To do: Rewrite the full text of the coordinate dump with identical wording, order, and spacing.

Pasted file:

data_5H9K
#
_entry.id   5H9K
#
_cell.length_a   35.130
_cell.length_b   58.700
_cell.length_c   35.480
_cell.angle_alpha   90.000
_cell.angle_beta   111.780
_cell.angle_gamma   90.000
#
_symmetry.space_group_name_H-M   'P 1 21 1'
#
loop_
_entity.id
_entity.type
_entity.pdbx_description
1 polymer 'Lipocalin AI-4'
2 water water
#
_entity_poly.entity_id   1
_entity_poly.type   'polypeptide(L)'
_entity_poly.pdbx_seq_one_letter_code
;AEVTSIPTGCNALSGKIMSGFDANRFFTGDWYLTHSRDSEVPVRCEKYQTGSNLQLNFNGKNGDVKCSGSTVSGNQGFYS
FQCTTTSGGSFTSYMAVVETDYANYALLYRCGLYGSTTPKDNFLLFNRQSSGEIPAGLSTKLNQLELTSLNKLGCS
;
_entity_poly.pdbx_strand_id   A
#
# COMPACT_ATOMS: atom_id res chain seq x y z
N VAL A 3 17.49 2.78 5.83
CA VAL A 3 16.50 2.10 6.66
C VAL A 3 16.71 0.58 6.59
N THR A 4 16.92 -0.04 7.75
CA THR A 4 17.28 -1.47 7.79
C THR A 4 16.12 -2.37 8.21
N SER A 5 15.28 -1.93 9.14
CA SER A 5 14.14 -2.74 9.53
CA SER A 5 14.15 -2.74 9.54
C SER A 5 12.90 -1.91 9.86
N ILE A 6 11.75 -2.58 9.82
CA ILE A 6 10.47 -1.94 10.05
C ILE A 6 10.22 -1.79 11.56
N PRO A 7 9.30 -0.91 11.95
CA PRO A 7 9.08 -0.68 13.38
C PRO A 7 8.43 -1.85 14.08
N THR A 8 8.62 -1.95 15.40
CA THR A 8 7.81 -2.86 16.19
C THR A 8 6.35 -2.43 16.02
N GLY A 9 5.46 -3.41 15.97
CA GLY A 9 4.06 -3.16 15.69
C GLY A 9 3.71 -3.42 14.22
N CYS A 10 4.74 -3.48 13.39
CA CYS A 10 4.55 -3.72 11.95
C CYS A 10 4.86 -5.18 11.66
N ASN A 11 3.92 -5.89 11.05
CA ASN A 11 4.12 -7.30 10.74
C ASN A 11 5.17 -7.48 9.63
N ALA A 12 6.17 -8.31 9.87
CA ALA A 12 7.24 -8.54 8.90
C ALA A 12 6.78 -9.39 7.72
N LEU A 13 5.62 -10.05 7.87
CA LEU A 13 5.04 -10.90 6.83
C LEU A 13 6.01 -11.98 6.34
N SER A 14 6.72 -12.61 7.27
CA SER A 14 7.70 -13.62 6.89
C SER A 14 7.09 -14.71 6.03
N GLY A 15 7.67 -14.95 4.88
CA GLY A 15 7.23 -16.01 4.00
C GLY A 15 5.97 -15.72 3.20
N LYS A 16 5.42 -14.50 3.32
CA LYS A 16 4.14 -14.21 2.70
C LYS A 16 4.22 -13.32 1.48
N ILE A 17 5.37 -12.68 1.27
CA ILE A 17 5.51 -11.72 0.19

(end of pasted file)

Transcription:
data_5H9K
#
_entry.id   5H9K
#
_cell.length_a   35.130
_cell.length_b   58.700
_cell.length_c   35.480
_cell.angle_alpha   90.000
_cell.angle_beta   111.780
_cell.angle_gamma   90.000
#
_symmetry.space_group_name_H-M   'P 1 21 1'
#
loop_
_entity.id
_entity.type
_entity.pdbx_description
1 polymer 'Lipocalin AI-4'
2 water water
#
_entity_poly.entity_id   1
_entity_poly.type   'polypeptide(L)'
_entity_poly.pdbx_seq_one_letter_code
;AEVTSIPTGCNALSGKIMSGFDANRFFTGDWYLTHSRDSEVPVRCEKYQTGSNLQLNFNGKNGDVKCSGSTVSGNQGFYS
FQCTTTSGGSFTSYMAVVETDYANYALLYRCGLYGSTTPKDNFLLFNRQSSGEIPAGLSTKLNQLELTSLNKLGCS
;
_entity_poly.pdbx_strand_id   A
#
# COMPACT_ATOMS: atom_id res chain seq x y z
N VAL A 3 17.49 2.78 5.83
CA VAL A 3 16.50 2.10 6.66
C VAL A 3 16.71 0.58 6.59
N THR A 4 16.92 -0.04 7.75
CA THR A 4 17.28 -1.47 7.79
C THR A 4 16.12 -2.37 8.21
N SER A 5 15.28 -1.93 9.14
CA SER A 5 14.14 -2.74 9.53
CA SER A 5 14.15 -2.74 9.54
C SER A 5 12.90 -1.91 9.86
N ILE A 6 11.75 -2.58 9.82
CA ILE A 6 10.47 -1.94 10.05
C ILE A 6 10.22 -1.79 11.56
N PRO A 7 9.30 -0.91 11.95
CA PRO A 7 9.08 -0.68 13.38
C PRO A 7 8.43 -1.85 14.08
N THR A 8 8.62 -1.95 15.40
CA THR A 8 7.81 -2.86 16.19
C THR A 8 6.35 -2.43 16.02
N GLY A 9 5.46 -3.41 15.97
CA GLY A 9 4.06 -3.16 15.69
C GLY A 9 3.71 -3.42 14.22
N CYS A 10 4.74 -3.48 13.39
CA CYS A 10 4.55 -3.72 11.95
C CYS A 10 4.86 -5.18 11.66
N ASN A 11 3.92 -5.89 11.05
CA ASN A 11 4.12 -7.30 10.74
C ASN A 11 5.17 -7.48 9.63
N ALA A 12 6.17 -8.31 9.87
CA ALA A 12 7.24 -8.54 8.90
C ALA A 12 6.78 -9.39 7.72
N LEU A 13 5.62 -10.05 7.87
CA LEU A 13 5.04 -10.90 6.83
C LEU A 13 6.01 -11.98 6.34
N SER A 14 6.72 -12.61 7.27
CA SER A 14 7.70 -13.62 6.89
C SER A 14 7.09 -14.71 6.03
N GLY A 15 7.67 -14.95 4.88
CA GLY A 15 7.23 -16.01 4.00
C GLY A 15 5.97 -15.72 3.20
N LYS A 16 5.42 -14.50 3.32
CA LYS A 16 4.14 -14.21 2.70
C LYS A 16 4.22 -13.32 1.48
N ILE A 17 5.37 -12.68 1.27
CA ILE A 17 5.51 -11.72 0.19